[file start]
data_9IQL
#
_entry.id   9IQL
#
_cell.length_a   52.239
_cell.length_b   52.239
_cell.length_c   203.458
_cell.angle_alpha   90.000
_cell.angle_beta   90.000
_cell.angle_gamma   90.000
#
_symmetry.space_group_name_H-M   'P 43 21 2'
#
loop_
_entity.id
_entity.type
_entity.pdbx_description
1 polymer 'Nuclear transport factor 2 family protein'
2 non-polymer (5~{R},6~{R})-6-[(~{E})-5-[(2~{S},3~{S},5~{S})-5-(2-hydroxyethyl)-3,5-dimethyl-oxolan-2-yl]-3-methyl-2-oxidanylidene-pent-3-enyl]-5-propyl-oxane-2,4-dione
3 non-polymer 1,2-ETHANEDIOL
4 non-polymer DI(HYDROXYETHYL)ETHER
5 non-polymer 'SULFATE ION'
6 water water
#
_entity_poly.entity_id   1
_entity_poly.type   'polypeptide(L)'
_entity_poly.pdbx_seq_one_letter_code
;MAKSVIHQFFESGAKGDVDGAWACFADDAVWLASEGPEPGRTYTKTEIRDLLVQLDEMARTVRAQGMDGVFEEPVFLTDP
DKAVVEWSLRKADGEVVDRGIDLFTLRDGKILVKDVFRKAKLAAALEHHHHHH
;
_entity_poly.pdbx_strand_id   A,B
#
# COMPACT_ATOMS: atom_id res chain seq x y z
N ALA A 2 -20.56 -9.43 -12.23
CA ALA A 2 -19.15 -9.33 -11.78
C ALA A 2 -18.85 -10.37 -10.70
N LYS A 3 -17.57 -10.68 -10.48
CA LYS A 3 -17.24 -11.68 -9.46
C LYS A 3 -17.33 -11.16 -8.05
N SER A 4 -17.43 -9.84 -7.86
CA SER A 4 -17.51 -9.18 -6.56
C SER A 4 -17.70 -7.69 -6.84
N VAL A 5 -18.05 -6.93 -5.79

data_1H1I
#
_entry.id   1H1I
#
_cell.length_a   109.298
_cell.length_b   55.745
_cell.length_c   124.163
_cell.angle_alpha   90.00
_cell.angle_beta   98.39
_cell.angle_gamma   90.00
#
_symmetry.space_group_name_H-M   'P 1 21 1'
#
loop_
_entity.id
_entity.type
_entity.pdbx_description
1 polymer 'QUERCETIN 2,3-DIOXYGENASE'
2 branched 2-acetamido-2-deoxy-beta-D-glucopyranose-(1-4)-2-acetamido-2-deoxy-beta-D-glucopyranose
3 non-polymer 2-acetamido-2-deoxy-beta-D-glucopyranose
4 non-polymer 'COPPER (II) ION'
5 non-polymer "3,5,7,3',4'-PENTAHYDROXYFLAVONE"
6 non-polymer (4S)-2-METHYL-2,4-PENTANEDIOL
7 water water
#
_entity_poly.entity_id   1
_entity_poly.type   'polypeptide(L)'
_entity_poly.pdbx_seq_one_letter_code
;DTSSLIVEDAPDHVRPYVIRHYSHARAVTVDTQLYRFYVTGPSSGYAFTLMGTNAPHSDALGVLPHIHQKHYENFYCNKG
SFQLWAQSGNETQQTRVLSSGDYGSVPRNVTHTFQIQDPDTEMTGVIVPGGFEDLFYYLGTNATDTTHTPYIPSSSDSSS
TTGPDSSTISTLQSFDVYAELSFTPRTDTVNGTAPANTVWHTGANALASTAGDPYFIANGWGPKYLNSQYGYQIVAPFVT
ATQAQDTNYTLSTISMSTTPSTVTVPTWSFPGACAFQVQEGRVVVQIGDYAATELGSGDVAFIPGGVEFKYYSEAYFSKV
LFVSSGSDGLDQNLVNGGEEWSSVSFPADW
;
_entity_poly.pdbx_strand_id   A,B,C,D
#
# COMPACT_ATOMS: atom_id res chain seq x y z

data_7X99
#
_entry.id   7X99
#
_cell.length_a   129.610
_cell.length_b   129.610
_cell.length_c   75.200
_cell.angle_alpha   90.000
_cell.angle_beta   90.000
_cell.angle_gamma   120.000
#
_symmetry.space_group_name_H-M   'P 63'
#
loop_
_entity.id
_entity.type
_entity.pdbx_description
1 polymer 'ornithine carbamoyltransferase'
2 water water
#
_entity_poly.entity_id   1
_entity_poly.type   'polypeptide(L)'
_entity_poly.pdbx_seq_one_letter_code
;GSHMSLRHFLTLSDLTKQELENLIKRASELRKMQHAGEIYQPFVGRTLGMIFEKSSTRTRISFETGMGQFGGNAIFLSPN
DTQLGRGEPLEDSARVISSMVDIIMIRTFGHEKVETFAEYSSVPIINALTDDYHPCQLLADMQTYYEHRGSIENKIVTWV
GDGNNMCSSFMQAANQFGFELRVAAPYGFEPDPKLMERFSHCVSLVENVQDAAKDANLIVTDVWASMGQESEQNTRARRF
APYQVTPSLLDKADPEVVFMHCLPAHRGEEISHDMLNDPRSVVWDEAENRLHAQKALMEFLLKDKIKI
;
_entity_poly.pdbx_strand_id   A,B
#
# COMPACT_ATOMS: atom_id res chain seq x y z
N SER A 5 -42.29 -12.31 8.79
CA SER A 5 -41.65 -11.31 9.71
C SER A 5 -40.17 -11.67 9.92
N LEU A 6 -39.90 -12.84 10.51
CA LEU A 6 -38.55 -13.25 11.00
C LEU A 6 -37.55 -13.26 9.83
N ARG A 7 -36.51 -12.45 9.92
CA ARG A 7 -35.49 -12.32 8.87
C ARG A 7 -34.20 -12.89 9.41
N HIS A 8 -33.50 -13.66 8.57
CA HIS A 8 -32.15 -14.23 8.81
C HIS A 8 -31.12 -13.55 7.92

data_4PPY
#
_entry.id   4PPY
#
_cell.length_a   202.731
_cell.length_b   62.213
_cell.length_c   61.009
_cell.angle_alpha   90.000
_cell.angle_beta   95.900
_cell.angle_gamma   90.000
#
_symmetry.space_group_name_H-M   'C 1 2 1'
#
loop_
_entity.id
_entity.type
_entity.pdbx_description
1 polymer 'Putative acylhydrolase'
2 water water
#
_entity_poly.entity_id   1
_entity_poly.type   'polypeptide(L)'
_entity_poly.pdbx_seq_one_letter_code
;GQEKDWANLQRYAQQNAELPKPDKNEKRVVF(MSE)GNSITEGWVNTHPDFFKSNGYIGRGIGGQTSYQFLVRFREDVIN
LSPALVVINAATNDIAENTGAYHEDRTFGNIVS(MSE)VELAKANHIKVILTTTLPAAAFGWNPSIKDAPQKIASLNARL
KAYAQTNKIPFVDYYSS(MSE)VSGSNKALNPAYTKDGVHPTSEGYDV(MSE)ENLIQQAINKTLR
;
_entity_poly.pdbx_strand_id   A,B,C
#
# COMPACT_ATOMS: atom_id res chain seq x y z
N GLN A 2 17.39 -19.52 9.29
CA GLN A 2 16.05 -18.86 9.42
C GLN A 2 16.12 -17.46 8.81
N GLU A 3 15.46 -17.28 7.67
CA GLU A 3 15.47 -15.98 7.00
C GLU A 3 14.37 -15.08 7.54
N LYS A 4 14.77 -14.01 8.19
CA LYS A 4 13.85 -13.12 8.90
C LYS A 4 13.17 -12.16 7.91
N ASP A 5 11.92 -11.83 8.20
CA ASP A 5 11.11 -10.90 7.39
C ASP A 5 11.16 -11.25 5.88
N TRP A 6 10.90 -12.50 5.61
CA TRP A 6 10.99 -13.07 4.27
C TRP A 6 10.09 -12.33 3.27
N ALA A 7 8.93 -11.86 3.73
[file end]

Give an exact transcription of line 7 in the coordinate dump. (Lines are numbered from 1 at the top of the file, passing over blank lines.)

_cell.length_c   203.458